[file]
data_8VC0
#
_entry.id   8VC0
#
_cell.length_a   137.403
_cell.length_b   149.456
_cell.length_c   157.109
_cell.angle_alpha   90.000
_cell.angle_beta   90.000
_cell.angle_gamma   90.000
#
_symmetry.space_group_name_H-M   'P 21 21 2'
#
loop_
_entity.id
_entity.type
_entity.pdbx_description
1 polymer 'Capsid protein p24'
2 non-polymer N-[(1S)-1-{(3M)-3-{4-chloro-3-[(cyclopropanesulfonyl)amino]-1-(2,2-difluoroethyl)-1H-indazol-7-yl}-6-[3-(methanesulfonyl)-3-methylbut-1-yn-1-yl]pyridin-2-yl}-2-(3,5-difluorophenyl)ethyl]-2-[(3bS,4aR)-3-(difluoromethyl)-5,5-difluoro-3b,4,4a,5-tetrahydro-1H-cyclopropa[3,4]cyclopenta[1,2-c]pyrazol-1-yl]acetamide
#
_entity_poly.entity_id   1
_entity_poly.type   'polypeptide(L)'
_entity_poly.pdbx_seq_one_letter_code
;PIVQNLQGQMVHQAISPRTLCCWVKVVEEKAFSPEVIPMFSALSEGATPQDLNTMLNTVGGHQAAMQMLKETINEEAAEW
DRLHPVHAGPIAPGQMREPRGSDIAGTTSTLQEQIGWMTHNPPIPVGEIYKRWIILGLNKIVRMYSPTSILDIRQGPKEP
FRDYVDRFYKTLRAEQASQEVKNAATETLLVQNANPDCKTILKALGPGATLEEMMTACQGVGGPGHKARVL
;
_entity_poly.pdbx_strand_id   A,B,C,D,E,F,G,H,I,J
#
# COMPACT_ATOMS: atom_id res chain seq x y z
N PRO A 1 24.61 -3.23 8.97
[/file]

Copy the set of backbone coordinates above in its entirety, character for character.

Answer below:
data_8VC0
#
_entry.id   8VC0
#
_cell.length_a   137.403
_cell.length_b   149.456
_cell.length_c   157.109
_cell.angle_alpha   90.000
_cell.angle_beta   90.000
_cell.angle_gamma   90.000
#
_symmetry.space_group_name_H-M   'P 21 21 2'
#
loop_
_entity.id
_entity.type
_entity.pdbx_description
1 polymer 'Capsid protein p24'
2 non-polymer N-[(1S)-1-{(3M)-3-{4-chloro-3-[(cyclopropanesulfonyl)amino]-1-(2,2-difluoroethyl)-1H-indazol-7-yl}-6-[3-(methanesulfonyl)-3-methylbut-1-yn-1-yl]pyridin-2-yl}-2-(3,5-difluorophenyl)ethyl]-2-[(3bS,4aR)-3-(difluoromethyl)-5,5-difluoro-3b,4,4a,5-tetrahydro-1H-cyclopropa[3,4]cyclopenta[1,2-c]pyrazol-1-yl]acetamide
#
_entity_poly.entity_id   1
_entity_poly.type   'polypeptide(L)'
_entity_poly.pdbx_seq_one_letter_code
;PIVQNLQGQMVHQAISPRTLCCWVKVVEEKAFSPEVIPMFSALSEGATPQDLNTMLNTVGGHQAAMQMLKETINEEAAEW
DRLHPVHAGPIAPGQMREPRGSDIAGTTSTLQEQIGWMTHNPPIPVGEIYKRWIILGLNKIVRMYSPTSILDIRQGPKEP
FRDYVDRFYKTLRAEQASQEVKNAATETLLVQNANPDCKTILKALGPGATLEEMMTACQGVGGPGHKARVL
;
_entity_poly.pdbx_strand_id   A,B,C,D,E,F,G,H,I,J
#
# COMPACT_ATOMS: atom_id res chain seq x y z
N PRO A 1 24.61 -3.23 8.97